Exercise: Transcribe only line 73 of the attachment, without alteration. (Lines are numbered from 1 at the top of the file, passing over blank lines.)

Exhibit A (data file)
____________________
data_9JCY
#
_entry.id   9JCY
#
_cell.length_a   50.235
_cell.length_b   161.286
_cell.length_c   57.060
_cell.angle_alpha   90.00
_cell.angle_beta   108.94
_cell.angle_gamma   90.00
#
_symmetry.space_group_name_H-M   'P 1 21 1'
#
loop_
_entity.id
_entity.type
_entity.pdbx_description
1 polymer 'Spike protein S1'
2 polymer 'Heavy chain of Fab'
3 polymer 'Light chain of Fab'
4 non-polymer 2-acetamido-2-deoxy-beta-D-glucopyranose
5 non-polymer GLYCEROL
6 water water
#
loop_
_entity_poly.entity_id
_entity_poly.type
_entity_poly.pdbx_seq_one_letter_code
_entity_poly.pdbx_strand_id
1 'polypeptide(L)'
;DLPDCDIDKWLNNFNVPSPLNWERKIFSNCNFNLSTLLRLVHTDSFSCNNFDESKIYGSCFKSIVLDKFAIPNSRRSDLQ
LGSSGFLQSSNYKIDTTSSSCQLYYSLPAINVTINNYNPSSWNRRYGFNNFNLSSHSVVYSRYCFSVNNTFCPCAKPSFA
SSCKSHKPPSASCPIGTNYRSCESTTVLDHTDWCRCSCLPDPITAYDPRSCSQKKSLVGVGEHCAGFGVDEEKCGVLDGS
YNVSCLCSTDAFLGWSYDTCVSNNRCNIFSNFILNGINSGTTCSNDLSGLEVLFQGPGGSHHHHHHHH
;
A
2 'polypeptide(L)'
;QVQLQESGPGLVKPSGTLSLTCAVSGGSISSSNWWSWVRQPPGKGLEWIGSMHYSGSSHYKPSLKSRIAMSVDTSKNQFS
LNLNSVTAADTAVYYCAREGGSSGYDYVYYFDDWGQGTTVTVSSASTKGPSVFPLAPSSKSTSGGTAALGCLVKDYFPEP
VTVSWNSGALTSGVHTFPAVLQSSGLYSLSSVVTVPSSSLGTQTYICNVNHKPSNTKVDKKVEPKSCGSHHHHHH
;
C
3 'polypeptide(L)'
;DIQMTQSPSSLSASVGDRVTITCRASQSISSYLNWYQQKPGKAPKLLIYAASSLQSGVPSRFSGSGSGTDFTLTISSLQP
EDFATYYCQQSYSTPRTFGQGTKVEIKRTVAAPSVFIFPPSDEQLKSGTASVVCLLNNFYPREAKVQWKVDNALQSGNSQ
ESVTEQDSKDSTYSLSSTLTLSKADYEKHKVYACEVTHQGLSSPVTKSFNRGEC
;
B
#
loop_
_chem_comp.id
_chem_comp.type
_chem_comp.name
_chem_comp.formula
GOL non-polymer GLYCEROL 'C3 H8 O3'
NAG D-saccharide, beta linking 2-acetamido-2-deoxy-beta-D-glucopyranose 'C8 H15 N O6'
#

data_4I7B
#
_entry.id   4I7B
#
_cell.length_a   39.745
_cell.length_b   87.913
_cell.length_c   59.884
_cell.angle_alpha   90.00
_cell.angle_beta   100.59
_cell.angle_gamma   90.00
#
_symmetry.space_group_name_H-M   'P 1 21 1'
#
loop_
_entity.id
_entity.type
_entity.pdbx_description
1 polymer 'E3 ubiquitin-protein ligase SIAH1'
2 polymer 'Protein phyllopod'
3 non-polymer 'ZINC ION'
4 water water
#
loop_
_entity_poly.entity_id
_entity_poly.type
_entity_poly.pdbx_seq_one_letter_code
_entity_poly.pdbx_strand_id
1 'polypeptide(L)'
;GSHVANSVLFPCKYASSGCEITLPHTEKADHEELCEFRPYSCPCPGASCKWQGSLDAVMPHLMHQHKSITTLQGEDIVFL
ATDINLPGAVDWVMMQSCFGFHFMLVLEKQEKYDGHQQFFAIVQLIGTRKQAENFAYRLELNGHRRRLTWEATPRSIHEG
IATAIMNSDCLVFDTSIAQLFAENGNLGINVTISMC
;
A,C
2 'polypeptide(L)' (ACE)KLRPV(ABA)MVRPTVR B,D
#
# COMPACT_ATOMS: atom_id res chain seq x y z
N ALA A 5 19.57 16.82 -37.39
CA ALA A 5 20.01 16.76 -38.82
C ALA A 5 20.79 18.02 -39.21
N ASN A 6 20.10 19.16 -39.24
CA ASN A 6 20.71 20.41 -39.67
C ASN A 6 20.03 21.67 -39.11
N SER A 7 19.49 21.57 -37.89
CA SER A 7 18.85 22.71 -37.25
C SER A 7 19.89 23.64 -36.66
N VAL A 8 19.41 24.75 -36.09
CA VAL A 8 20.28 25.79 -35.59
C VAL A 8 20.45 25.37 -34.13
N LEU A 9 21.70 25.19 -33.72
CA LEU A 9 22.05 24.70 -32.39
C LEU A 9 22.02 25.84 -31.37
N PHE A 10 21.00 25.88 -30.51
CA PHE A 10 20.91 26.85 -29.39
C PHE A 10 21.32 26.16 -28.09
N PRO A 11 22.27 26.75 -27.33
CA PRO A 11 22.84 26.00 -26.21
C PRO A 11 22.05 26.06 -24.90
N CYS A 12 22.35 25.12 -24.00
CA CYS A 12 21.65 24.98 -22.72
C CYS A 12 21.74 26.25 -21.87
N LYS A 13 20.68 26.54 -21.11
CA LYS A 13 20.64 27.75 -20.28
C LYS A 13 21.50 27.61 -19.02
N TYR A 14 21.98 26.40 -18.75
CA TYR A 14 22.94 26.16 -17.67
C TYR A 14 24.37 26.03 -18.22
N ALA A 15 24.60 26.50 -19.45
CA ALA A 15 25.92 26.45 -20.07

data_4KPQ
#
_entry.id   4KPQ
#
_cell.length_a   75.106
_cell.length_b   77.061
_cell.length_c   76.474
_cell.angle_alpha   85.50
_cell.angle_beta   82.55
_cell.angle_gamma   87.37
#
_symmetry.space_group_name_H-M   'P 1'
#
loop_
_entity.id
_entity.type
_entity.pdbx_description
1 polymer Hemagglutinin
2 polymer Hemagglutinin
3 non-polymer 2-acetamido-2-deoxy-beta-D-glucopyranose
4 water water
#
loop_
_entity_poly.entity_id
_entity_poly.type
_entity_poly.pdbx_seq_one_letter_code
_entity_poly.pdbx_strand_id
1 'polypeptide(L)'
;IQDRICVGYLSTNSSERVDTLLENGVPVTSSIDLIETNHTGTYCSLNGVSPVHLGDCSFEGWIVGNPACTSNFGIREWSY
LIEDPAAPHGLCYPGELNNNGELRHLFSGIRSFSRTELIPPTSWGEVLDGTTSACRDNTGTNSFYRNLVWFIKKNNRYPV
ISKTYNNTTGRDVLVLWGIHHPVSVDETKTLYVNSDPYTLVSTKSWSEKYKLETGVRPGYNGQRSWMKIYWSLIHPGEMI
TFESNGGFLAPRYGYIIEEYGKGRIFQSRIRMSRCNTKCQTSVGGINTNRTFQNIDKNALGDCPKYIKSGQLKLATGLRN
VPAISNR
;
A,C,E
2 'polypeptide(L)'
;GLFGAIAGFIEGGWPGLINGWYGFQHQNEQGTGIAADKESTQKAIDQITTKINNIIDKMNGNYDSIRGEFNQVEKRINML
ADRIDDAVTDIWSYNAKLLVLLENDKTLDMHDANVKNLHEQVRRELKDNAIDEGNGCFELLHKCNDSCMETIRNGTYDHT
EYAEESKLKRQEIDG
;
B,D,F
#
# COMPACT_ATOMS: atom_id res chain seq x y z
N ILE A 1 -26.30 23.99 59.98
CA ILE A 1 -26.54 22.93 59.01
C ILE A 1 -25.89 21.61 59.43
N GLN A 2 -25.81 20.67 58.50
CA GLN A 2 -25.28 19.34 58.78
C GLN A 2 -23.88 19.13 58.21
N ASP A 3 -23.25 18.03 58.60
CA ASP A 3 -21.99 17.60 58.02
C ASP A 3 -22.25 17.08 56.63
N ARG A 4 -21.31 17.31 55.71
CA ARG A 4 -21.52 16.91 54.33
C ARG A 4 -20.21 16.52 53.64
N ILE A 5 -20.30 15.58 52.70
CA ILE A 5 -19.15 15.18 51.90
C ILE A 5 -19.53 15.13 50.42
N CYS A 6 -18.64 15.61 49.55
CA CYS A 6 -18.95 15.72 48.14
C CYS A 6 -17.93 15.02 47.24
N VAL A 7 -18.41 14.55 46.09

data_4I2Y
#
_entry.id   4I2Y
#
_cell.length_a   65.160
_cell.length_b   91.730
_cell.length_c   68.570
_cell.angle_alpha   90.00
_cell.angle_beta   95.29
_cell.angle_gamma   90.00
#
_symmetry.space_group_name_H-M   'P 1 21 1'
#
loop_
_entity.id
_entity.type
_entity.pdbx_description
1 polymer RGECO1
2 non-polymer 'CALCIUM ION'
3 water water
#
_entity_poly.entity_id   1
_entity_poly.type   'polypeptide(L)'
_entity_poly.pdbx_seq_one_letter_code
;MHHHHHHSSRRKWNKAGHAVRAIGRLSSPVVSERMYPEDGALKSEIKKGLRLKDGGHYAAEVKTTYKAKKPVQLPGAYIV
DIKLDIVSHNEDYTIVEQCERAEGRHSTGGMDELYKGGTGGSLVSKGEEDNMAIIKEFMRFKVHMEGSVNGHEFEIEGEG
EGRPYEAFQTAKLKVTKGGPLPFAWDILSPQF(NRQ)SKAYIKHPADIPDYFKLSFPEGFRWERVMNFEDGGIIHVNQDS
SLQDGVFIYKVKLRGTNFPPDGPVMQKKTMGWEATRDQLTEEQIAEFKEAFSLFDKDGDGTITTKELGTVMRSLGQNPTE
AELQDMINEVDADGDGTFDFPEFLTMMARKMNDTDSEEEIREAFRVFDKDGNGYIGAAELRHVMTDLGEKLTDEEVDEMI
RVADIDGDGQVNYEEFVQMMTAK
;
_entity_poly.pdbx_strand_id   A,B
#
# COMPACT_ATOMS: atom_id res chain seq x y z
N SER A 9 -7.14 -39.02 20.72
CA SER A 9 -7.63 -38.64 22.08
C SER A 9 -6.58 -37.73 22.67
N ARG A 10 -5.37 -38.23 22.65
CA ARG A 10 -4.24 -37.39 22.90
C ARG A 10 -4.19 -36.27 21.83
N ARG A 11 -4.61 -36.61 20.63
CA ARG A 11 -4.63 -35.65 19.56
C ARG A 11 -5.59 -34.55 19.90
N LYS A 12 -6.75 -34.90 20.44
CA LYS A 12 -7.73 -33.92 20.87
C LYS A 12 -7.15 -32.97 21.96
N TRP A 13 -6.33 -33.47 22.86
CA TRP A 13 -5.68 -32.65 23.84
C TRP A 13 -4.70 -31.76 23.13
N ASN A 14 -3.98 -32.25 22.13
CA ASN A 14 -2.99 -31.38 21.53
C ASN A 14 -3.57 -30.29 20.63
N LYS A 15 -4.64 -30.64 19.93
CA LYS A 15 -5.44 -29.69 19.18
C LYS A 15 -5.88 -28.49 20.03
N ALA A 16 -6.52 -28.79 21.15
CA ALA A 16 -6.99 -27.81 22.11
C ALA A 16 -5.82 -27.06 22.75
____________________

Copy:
_entity.type